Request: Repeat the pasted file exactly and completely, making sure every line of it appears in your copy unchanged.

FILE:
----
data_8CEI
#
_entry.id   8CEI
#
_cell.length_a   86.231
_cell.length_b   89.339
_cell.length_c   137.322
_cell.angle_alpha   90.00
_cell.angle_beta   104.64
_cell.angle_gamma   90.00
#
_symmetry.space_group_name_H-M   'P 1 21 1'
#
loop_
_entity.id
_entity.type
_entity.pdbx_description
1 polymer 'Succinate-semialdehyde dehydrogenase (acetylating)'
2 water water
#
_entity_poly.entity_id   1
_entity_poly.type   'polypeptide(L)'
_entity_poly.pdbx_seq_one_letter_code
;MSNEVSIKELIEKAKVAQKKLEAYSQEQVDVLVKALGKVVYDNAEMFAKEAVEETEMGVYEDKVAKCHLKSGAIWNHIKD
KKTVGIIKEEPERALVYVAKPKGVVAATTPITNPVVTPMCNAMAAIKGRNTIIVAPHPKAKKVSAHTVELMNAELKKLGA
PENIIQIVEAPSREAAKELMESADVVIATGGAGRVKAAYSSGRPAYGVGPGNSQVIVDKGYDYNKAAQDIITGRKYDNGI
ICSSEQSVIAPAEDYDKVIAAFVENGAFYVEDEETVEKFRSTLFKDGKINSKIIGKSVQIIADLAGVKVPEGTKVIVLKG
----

data_8CEI
#
_entry.id   8CEI
#
_cell.length_a   86.231
_cell.length_b   89.339
_cell.length_c   137.322
_cell.angle_alpha   90.00
_cell.angle_beta   104.64
_cell.angle_gamma   90.00
#
_symmetry.space_group_name_H-M   'P 1 21 1'
#
loop_
_entity.id
_entity.type
_entity.pdbx_description
1 polymer 'Succinate-semialdehyde dehydrogenase (acetylating)'
2 water water
#
_entity_poly.entity_id   1
_entity_poly.type   'polypeptide(L)'
_entity_poly.pdbx_seq_one_letter_code
;MSNEVSIKELIEKAKVAQKKLEAYSQEQVDVLVKALGKVVYDNAEMFAKEAVEETEMGVYEDKVAKCHLKSGAIWNHIKD
KKTVGIIKEEPERALVYVAKPKGVVAATTPITNPVVTPMCNAMAAIKGRNTIIVAPHPKAKKVSAHTVELMNAELKKLGA
PENIIQIVEAPSREAAKELMESADVVIATGGAGRVKAAYSSGRPAYGVGPGNSQVIVDKGYDYNKAAQDIITGRKYDNGI
ICSSEQSVIAPAEDYDKVIAAFVENGAFYVEDEETVEKFRSTLFKDGKINSKIIGKSVQIIADLAGVKVPEGTKVIVLKG